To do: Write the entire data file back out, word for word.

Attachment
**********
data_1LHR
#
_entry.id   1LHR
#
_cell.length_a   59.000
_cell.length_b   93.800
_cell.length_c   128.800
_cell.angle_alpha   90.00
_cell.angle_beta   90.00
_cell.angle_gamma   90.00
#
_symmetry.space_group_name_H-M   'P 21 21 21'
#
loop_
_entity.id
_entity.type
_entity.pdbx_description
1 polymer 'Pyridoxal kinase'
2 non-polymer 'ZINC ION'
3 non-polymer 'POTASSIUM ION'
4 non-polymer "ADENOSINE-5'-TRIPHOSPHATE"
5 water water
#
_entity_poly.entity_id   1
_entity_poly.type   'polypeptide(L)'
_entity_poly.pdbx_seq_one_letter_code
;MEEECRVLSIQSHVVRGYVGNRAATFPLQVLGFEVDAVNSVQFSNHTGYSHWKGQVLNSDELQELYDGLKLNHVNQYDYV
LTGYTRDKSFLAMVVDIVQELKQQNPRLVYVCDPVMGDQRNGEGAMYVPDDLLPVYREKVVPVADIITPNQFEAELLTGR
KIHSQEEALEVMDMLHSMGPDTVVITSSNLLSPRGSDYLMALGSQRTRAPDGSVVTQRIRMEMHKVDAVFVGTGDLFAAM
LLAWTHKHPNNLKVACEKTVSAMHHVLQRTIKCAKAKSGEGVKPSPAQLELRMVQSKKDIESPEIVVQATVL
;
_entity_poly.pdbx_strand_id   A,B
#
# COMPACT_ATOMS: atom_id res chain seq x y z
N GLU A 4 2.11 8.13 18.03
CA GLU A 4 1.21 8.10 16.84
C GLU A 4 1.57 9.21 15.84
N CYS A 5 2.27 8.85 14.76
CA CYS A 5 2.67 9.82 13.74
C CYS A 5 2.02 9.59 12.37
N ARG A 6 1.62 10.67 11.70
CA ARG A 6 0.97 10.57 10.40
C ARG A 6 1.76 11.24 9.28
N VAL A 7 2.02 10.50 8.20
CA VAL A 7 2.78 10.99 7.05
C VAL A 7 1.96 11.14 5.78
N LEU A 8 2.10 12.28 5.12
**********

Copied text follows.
data_1LHR
#
_entry.id   1LHR
#
_cell.length_a   59.000
_cell.length_b   93.800
_cell.length_c   128.800
_cell.angle_alpha   90.00
_cell.angle_beta   90.00
_cell.angle_gamma   90.00
#
_symmetry.space_group_name_H-M   'P 21 21 21'
#
loop_
_entity.id
_entity.type
_entity.pdbx_description
1 polymer 'Pyridoxal kinase'
2 non-polymer 'ZINC ION'
3 non-polymer 'POTASSIUM ION'
4 non-polymer "ADENOSINE-5'-TRIPHOSPHATE"
5 water water
#
_entity_poly.entity_id   1
_entity_poly.type   'polypeptide(L)'
_entity_poly.pdbx_seq_one_letter_code
;MEEECRVLSIQSHVVRGYVGNRAATFPLQVLGFEVDAVNSVQFSNHTGYSHWKGQVLNSDELQELYDGLKLNHVNQYDYV
LTGYTRDKSFLAMVVDIVQELKQQNPRLVYVCDPVMGDQRNGEGAMYVPDDLLPVYREKVVPVADIITPNQFEAELLTGR
KIHSQEEALEVMDMLHSMGPDTVVITSSNLLSPRGSDYLMALGSQRTRAPDGSVVTQRIRMEMHKVDAVFVGTGDLFAAM
LLAWTHKHPNNLKVACEKTVSAMHHVLQRTIKCAKAKSGEGVKPSPAQLELRMVQSKKDIESPEIVVQATVL
;
_entity_poly.pdbx_strand_id   A,B
#
# COMPACT_ATOMS: atom_id res chain seq x y z
N GLU A 4 2.11 8.13 18.03
CA GLU A 4 1.21 8.10 16.84
C GLU A 4 1.57 9.21 15.84
N CYS A 5 2.27 8.85 14.76
CA CYS A 5 2.67 9.82 13.74
C CYS A 5 2.02 9.59 12.37
N ARG A 6 1.62 10.67 11.70
CA ARG A 6 0.97 10.57 10.40
C ARG A 6 1.76 11.24 9.28
N VAL A 7 2.02 10.50 8.20
CA VAL A 7 2.78 10.99 7.05
C VAL A 7 1.96 11.14 5.78
N LEU A 8 2.10 12.28 5.12